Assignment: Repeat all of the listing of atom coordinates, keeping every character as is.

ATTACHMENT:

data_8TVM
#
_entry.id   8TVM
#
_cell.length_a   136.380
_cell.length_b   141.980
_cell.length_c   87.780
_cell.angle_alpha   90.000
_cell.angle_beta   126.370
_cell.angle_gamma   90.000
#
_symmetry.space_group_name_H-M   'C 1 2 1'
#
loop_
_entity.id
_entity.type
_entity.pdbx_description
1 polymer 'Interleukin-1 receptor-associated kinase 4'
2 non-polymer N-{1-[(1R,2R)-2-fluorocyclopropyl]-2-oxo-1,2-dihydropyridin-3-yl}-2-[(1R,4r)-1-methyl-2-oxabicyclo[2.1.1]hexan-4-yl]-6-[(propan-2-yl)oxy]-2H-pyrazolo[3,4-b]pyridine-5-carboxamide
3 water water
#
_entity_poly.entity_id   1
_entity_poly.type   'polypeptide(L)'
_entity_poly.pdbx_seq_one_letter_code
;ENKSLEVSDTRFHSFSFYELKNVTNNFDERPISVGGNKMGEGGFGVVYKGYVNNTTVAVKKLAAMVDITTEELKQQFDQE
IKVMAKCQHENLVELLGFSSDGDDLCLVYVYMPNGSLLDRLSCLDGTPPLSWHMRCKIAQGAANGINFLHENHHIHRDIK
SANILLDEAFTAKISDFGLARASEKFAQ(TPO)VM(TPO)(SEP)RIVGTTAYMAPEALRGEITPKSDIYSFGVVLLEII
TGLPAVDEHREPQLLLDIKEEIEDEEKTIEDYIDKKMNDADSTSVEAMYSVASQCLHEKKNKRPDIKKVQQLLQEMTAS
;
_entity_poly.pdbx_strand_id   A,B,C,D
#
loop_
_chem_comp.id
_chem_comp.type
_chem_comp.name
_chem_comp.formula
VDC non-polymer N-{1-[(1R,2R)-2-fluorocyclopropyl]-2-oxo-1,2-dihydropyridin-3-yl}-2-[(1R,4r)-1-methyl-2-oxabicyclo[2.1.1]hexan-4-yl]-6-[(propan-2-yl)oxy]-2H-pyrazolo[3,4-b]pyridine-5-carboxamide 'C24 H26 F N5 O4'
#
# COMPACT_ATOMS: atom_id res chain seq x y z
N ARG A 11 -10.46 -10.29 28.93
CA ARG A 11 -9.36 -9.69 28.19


data_8TVM
#
_entry.id   8TVM
#
_cell.length_a   136.380
_cell.length_b   141.980
_cell.length_c   87.780
_cell.angle_alpha   90.000
_cell.angle_beta   126.370
_cell.angle_gamma   90.000
#
_symmetry.space_group_name_H-M   'C 1 2 1'
#
loop_
_entity.id
_entity.type
_entity.pdbx_description
1 polymer 'Interleukin-1 receptor-associated kinase 4'
2 non-polymer N-{1-[(1R,2R)-2-fluorocyclopropyl]-2-oxo-1,2-dihydropyridin-3-yl}-2-[(1R,4r)-1-methyl-2-oxabicyclo[2.1.1]hexan-4-yl]-6-[(propan-2-yl)oxy]-2H-pyrazolo[3,4-b]pyridine-5-carboxamide
3 water water
#
_entity_poly.entity_id   1
_entity_poly.type   'polypeptide(L)'
_entity_poly.pdbx_seq_one_letter_code
;ENKSLEVSDTRFHSFSFYELKNVTNNFDERPISVGGNKMGEGGFGVVYKGYVNNTTVAVKKLAAMVDITTEELKQQFDQE
IKVMAKCQHENLVELLGFSSDGDDLCLVYVYMPNGSLLDRLSCLDGTPPLSWHMRCKIAQGAANGINFLHENHHIHRDIK
SANILLDEAFTAKISDFGLARASEKFAQ(TPO)VM(TPO)(SEP)RIVGTTAYMAPEALRGEITPKSDIYSFGVVLLEII
TGLPAVDEHREPQLLLDIKEEIEDEEKTIEDYIDKKMNDADSTSVEAMYSVASQCLHEKKNKRPDIKKVQQLLQEMTAS
;
_entity_poly.pdbx_strand_id   A,B,C,D
#
loop_
_chem_comp.id
_chem_comp.type
_chem_comp.name
_chem_comp.formula
VDC non-polymer N-{1-[(1R,2R)-2-fluorocyclopropyl]-2-oxo-1,2-dihydropyridin-3-yl}-2-[(1R,4r)-1-methyl-2-oxabicyclo[2.1.1]hexan-4-yl]-6-[(propan-2-yl)oxy]-2H-pyrazolo[3,4-b]pyridine-5-carboxamide 'C24 H26 F N5 O4'
#
# COMPACT_ATOMS: atom_id res chain seq x y z
N ARG A 11 -10.46 -10.29 28.93
CA ARG A 11 -9.36 -9.69 28.19